The Charlie Chan films had proved themselves to be consistent money-spinners for 20th Century-Fox through the 1930s. When Warner Oland died after making sixteen Chan movies the studio cast Sidney Toler to replace him. The first of the Toler Chan movies, Charlie Chan in Honolulu, is a rather uncertain effort. The second Toler outing, Charlie Chan in Reno, is a much more confident production. Toler seems much more comfortable in the role and Norman Foster, a very reliable B-movie director, keeps a film grip on things.
Reno was known at the time as the divorce capital of America. Divorce was a very major industry in Reno. The six weeks’ residency requirement to obtain a divorce made the industry profitable for hotel owners as well as lawyers. In fact just about everyone in Reno, directly or indirectly, made money out of the divorce industry. This makes Reno the perfect setting for a murder mystery with ample opportunities for jealousy to provide the necessary motive. People not only went to Reno to get divorced; they also got remarried there. This provides yet more possible motives for murder, angles which are exploited fairly well by the screenplay by Frances Hyland, Robert E. Kent and Albert Ray.
Both Mrs Whitman and her husband are from Honululu and they count Detective-Lieutenant Charlie Chan as a close friend. Even though they were about to be divorced Curtis Whitman (Kane Richmond) is convinced of Mary’s innocence. Charlie Chan has his doubts as to whether any man can ever predict what a woman might or might not do but he is willing to fly to Reno to see what he can do.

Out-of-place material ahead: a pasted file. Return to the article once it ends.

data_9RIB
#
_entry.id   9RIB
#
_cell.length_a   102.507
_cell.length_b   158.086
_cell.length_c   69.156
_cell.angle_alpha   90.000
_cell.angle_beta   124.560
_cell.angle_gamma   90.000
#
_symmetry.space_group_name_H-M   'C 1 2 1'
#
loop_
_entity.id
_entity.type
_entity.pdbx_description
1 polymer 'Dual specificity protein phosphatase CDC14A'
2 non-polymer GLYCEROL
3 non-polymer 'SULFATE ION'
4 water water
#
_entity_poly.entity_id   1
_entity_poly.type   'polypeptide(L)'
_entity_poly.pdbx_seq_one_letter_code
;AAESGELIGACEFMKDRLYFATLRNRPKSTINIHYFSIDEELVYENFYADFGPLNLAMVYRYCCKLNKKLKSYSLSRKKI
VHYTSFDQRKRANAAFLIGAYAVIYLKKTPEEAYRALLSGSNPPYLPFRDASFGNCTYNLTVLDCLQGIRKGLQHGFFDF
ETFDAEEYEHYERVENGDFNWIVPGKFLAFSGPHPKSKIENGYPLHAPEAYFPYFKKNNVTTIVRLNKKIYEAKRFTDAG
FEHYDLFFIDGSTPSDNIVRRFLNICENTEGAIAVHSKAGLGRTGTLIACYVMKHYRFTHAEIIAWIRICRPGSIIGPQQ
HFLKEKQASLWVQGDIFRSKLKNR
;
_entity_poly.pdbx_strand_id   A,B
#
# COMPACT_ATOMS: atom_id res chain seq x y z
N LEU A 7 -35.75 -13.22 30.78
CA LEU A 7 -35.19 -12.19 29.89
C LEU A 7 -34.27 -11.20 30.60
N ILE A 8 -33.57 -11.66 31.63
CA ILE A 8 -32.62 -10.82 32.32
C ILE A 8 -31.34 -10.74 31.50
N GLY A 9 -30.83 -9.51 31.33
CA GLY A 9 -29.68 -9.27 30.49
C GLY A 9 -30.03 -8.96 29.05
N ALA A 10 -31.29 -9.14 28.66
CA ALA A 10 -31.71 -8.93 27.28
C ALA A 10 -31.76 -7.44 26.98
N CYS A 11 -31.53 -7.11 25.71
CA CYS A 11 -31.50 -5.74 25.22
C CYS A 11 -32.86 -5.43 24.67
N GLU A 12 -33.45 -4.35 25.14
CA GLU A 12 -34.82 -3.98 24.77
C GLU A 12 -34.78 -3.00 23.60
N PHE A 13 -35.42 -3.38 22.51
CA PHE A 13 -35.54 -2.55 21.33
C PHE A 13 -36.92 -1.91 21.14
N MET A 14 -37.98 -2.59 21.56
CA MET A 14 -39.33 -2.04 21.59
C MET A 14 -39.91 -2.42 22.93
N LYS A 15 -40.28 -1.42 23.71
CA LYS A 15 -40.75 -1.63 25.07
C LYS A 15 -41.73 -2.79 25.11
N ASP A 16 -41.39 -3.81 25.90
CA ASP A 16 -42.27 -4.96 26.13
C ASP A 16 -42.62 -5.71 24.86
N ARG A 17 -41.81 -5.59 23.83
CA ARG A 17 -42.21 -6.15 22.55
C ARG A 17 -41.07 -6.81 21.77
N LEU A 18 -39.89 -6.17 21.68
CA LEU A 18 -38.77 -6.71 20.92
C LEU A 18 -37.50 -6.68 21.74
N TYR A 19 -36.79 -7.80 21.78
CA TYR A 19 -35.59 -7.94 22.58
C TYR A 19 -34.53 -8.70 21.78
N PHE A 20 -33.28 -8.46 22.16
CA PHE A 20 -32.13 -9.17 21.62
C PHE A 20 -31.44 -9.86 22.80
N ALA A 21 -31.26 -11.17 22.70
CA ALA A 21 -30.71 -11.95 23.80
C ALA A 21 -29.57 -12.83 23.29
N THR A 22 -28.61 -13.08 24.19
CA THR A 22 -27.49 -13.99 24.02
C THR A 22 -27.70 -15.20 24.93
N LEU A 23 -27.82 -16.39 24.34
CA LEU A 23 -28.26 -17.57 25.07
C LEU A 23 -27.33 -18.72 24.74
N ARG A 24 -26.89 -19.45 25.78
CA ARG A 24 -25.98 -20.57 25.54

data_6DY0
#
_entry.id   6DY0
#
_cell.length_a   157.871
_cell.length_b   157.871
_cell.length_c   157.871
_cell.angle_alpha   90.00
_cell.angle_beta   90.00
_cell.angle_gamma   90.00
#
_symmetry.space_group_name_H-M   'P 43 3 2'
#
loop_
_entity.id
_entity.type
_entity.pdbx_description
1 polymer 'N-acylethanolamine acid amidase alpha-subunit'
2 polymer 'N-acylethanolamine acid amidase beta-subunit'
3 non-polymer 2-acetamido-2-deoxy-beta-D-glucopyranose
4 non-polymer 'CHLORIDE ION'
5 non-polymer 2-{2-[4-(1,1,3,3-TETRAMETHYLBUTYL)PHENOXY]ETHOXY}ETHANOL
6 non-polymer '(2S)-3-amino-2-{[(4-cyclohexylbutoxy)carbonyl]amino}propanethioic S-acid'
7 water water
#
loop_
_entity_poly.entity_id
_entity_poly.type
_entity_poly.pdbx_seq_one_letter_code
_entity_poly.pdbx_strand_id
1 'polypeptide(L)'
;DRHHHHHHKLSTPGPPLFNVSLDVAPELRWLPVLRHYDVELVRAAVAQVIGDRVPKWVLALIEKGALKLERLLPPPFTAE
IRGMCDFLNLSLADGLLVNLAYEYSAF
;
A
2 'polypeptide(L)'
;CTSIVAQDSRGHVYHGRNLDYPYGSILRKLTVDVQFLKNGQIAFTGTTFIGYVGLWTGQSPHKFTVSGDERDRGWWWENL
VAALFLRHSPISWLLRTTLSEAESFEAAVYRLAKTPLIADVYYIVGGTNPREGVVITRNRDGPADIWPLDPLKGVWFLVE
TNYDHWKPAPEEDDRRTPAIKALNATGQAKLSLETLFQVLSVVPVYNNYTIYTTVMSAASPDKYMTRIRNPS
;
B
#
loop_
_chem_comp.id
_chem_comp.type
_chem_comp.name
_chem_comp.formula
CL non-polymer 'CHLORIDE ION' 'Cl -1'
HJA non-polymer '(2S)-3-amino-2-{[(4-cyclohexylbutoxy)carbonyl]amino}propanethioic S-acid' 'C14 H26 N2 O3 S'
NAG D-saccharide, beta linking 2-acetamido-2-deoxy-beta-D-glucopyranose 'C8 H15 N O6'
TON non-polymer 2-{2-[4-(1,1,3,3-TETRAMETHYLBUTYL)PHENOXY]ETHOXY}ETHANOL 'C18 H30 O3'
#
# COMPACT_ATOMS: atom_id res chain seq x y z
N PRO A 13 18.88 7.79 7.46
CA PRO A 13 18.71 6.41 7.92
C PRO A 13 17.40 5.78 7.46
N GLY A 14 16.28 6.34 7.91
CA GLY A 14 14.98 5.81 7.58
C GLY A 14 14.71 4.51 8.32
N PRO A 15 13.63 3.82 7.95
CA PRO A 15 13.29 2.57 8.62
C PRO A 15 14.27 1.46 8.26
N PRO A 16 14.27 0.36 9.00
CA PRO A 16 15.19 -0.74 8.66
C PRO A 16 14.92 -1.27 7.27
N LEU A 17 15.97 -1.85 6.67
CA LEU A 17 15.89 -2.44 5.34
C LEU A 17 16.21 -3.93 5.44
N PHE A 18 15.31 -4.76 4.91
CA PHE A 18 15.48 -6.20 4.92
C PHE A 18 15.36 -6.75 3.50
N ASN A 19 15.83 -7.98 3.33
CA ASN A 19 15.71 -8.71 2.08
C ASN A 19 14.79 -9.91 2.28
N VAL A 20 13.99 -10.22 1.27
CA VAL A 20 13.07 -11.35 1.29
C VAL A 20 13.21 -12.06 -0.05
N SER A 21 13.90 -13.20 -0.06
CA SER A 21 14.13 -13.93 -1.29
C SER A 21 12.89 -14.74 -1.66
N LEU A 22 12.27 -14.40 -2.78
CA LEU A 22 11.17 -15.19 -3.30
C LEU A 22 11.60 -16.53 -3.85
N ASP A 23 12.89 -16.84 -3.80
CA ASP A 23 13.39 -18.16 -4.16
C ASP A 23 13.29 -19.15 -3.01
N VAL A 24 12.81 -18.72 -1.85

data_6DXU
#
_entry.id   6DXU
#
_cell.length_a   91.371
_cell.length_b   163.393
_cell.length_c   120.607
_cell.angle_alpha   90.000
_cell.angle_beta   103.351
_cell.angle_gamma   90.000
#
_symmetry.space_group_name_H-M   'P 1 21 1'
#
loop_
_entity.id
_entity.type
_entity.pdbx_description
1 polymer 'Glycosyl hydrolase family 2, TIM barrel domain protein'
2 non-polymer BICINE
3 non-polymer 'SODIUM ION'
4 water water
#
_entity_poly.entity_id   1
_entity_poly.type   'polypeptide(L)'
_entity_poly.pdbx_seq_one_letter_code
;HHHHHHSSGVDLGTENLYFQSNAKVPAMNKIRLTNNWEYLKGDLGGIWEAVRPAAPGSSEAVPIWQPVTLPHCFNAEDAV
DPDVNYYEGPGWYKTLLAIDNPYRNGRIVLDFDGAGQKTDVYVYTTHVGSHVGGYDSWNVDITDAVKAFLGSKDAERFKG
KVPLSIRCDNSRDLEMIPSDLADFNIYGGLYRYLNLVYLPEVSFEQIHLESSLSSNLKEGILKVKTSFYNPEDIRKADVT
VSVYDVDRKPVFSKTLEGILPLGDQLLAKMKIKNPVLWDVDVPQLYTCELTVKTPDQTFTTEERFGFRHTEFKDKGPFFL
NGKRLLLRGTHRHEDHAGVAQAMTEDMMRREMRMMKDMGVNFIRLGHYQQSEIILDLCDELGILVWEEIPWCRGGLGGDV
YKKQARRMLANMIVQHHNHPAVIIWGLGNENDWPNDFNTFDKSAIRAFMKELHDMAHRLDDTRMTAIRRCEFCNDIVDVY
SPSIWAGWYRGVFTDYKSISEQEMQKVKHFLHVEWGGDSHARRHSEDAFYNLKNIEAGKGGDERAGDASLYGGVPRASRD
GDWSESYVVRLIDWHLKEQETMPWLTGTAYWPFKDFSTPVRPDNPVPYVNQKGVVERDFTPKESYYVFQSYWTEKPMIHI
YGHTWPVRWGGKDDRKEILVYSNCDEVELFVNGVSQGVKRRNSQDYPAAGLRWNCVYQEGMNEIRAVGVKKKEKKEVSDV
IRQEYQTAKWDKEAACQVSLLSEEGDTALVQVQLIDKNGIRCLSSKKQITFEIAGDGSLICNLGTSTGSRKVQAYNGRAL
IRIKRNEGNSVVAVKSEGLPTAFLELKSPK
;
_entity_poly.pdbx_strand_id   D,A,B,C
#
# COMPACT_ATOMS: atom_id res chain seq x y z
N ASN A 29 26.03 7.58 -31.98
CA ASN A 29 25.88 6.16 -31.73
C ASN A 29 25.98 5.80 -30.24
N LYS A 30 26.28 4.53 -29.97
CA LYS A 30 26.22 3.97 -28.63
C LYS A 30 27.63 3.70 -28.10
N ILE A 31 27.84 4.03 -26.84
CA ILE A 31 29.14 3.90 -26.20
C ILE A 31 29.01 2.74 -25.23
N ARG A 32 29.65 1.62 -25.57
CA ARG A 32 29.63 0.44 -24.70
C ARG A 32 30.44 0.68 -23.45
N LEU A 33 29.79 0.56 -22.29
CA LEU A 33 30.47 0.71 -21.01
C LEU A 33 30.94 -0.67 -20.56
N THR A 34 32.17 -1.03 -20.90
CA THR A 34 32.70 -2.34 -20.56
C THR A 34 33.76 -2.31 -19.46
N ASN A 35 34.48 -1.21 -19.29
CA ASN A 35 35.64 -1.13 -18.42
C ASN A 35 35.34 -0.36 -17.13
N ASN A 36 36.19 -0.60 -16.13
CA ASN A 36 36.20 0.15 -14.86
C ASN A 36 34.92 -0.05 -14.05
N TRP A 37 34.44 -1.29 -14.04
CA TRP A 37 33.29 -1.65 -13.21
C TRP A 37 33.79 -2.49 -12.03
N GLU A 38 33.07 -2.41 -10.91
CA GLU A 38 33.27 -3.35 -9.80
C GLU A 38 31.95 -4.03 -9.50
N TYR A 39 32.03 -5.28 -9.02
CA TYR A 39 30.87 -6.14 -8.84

The perennial curse of B-movies of this period is the irritating and unnecessary comic relief elements the studio insisted on including. This movie is afflicted with no less than three characters providing comic relief - Number Two Son already mentioned, a gruff hay-seed sheriff and a loquacious taxi-driver. They’re none of them especially funny but they’re not quite awful enough to wreck the movie.
What makes a Charlie Chan movie worth watching is Charlie Chan. Sidney Toler is a rather different Chan compared to Warner Oland - he lacks Oland’s warmth but he adds a much sharper edge to the character. Toler is actually much closer to the character originally created by Earl Derr Biggers. I like Toler’s performance as Chan and for me he’s more than enough reason to watch and enjoy this movie.
This movie is one of four in Fox’s Charlie Chan Volume 4 boxed set. The transfer is extremely good. The extras are a bit of a mixed bunch although the mini-documentary on Reno in the 30s is quite interesting.
This movie sees Sidney Toler settling in nicely as Chan. He would eventually play the role in no less than twenty-two films, eleven for Fox and eleven for Monogram (when Fox stopped making the Chan movies Toler bought the rights to the character himself and persuaded Monogram to continue the series). Charlie Chan in Reno is a good solid B-mystery and is highly recommended to fans of such movies.